Karl Dönitz

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Karl Dönitz
Dönitz as Grand Admiral in 1943
4th President of Germany
In office
30 April 1945 – 23 May 1945
Preceded byAdolf Hitler
Führer und Reichskanzler
Succeeded byAllied military occupation 1945-1949
Theodor Heuss (FRG)
Wilhelm Pieck (GDR)
Personal details
Born(1891-09-16)16 September 1891
Berlin, German Empire
Died24 December 1980(1980-12-24) (aged 89)
Aumühle, near Hamburg, West Germany
Political partyNone
The title of this article contains the character ö. Where it is unavailable or not wanted, the name may be written as Karl Doenitz.

Karl Dönitz (pronounced [ˈdøːnɪts] audio speaker icon  ; 16 September 1891 – 24 December 1980) was a German naval leader. He commanded the German Navy (Kriegsmarine) during the second half of World War II. Dönitz was also President of Germany[1] for 23 days after Adolf Hitler's suicide.[2] For his role in World War II, Dönitz was referred to as "der Löwe" (the Lion).[3]

Dönitz was born in Berlin. He entered the Imperial German Navy (Kaiserliche Marine) in 1911. During World War I, he served on surface ships. Later he was transferred to submarines (U-boats). He remained in the navy after the war and rose through the ranks of the German Navy of the Weimar Republic (Reichsmarine) and the German Navy of the Third Reich (Kriegsmarine). He became a Großadmiral. He served as Commander of Submarines (Befehlshaber der Unterseeboote, B.d.U.). Later, he became Commander-in-Chief of the German Navy (Oberbefehlshaber der Kriegsmarine). He got this position, even though he never joined the Nazi Party. Under his command, the U-boat fleet fought the Second Battle of The Atlantic. He also served as Reichspräsident for 23 days after Adolf Hitler's suicide. He ended the war as a prisoner-of-war of the British.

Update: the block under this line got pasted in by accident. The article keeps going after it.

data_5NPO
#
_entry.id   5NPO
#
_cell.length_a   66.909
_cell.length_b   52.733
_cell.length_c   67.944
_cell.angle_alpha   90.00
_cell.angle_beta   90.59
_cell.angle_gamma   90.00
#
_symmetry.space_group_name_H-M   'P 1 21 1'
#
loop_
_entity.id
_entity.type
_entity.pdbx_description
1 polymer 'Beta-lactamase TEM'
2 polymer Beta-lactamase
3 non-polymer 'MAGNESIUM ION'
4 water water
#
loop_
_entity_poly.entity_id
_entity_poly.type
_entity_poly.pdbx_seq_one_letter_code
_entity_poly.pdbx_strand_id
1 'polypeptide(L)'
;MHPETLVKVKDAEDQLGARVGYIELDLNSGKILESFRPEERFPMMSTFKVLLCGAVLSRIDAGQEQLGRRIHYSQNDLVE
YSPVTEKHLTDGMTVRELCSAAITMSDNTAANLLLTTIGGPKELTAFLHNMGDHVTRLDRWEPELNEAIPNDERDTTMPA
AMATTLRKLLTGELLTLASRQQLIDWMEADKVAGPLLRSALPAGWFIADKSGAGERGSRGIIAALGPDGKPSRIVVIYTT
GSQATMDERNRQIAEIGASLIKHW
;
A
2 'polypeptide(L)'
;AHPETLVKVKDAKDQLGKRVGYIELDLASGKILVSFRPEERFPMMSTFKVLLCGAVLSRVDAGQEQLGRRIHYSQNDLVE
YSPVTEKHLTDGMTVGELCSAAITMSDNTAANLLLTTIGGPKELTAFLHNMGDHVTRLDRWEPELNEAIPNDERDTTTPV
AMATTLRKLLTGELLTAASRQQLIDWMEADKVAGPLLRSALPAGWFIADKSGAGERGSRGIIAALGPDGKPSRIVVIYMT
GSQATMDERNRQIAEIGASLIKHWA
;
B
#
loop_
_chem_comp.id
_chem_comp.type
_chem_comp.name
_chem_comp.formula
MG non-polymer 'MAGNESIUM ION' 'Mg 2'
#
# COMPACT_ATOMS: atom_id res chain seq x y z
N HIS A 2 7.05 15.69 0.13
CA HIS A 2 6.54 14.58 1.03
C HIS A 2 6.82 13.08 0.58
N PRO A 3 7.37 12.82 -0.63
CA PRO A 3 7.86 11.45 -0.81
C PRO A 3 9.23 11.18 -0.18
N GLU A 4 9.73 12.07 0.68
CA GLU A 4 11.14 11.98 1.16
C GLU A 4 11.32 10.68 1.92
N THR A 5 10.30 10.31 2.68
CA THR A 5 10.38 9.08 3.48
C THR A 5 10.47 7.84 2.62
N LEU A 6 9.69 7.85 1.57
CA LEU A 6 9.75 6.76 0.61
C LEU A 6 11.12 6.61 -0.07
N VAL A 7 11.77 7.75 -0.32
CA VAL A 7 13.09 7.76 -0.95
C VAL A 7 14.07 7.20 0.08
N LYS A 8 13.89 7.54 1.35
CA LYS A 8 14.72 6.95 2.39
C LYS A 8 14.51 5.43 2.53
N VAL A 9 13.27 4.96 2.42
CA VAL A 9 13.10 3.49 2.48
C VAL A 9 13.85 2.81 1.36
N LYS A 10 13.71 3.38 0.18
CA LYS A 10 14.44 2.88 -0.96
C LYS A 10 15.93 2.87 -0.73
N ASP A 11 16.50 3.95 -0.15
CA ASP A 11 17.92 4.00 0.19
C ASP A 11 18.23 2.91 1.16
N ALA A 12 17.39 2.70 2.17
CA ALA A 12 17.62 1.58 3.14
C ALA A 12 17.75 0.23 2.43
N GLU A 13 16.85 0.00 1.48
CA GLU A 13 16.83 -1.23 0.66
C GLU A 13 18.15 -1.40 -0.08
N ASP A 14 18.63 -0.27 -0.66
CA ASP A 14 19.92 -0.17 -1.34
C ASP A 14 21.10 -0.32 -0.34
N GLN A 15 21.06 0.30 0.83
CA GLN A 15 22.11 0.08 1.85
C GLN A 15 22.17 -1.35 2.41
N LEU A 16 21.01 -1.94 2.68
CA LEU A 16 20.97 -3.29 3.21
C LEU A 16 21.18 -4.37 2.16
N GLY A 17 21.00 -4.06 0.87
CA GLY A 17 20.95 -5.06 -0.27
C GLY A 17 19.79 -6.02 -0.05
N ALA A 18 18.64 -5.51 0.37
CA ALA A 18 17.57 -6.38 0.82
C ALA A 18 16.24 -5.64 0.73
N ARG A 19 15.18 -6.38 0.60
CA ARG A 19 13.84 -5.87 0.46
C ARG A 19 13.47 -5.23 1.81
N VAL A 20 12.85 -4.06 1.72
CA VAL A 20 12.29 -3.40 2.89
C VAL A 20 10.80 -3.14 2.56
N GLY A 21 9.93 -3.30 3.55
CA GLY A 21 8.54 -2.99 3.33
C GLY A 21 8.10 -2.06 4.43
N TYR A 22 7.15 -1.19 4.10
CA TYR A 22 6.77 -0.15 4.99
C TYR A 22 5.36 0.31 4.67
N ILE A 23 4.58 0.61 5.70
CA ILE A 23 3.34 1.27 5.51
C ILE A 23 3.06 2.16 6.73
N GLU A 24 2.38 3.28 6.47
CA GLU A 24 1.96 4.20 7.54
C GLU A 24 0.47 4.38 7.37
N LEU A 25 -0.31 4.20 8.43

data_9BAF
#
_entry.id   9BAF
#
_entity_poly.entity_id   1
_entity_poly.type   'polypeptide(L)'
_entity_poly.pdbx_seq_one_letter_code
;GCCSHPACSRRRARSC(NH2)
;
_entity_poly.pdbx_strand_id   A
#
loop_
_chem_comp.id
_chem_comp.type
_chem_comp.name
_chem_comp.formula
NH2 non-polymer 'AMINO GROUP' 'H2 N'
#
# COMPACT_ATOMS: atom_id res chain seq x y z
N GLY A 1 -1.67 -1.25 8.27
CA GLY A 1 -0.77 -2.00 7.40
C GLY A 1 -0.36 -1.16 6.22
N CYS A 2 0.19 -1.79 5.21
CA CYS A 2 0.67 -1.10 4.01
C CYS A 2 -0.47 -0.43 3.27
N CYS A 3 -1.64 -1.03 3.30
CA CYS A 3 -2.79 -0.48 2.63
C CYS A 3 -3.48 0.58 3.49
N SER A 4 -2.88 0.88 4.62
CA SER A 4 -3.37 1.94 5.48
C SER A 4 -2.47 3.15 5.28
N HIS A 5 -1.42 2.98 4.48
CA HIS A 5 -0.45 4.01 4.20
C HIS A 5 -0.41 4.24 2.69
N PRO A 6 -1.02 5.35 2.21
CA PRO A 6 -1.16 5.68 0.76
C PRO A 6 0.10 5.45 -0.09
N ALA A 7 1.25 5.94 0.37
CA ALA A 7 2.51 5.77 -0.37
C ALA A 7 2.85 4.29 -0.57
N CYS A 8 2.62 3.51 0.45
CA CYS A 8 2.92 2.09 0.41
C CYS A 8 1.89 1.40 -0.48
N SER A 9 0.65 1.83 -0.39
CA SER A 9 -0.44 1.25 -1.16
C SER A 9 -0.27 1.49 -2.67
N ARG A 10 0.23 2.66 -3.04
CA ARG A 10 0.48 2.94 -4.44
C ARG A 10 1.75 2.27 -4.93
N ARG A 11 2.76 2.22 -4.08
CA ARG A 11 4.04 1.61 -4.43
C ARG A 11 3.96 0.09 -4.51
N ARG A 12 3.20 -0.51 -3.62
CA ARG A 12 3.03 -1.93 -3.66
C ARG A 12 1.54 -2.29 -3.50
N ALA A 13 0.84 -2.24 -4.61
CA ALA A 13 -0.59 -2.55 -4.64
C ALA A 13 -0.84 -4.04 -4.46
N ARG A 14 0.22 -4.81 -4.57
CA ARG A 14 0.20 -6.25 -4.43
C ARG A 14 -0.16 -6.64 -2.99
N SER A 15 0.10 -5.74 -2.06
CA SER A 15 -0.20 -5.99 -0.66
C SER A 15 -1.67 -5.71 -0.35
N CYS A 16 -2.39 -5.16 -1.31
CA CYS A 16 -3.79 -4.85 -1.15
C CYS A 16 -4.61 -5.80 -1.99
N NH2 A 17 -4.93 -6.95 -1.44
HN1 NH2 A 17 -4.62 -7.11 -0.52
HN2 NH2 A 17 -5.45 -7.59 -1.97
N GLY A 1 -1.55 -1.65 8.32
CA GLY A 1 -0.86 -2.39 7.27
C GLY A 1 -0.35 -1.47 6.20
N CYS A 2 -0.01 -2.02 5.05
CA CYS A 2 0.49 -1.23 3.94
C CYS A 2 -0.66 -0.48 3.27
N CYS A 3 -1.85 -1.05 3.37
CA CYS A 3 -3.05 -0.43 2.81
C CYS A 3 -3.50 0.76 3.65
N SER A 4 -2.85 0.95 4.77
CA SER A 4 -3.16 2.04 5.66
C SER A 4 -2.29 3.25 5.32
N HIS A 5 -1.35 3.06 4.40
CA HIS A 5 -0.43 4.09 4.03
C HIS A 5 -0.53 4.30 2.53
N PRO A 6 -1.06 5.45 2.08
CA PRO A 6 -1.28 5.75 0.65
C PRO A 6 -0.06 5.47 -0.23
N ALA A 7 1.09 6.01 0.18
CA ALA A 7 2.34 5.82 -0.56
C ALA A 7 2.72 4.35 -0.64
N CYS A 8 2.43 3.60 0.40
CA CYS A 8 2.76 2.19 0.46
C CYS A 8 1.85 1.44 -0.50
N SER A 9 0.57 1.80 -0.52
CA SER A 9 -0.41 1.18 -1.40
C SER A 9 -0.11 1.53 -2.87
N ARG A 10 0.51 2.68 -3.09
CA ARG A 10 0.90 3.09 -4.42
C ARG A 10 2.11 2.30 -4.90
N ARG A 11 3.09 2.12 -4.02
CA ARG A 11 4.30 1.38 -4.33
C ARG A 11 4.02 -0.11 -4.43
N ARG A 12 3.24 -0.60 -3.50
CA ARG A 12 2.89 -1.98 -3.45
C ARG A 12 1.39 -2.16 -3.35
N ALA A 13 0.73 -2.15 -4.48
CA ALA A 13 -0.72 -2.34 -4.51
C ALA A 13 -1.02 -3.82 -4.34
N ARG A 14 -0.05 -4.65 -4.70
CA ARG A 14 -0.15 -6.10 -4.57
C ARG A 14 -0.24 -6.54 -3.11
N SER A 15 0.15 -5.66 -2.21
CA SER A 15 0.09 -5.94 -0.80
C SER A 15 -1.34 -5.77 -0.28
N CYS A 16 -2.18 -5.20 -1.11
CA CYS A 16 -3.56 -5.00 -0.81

After the war Dönitz was charged and convicted of "crimes against peace" and "war crimes" at the Nuremberg Trials. He served ten years in prison. He ordered the unrestricted submarine warfare which was done by Germany in the North Atlantic. With this, he caused Germany to be in breach of the Second London Naval Treaty of 1936. At his trial, evidence was shown that the Allies had acted similarly. For this reason, this breach of international law had no impact on his sentence.[4][5] After his release from prison, Dönitz moved to Aumühle, a small village near Hamburg. During his later years, he wrote two autobiographies. In them, he covered different periods in his life. He died of a heart attack on Christmas Eve, 1980.

References[change | change source]

  1. "Biography of Karl Dönitz". Archived from the original on 2008-09-16. Retrieved 2009-07-25.
  2. "Karl Dönitz's biography". Archived from the original on 2012-07-12. Retrieved 2009-07-26.
  3. Time Magazine. The Lion is out Archived 2013-08-24 at the Wayback Machine. Retrieved November, 2007
  4. Judgement: Dönitz Archived 2012-08-19 at the Wayback Machine the Avalon Project at the Yale Law School.
  5. In addition, Dönitz in Ten Years & Twenty Days and Edward P. Von der Porten in The German Navy in World War Two argue that by being armed and reporting the position of submarines to Royal Navy forces, British merchantmen placed themselves beyond the protection of international law.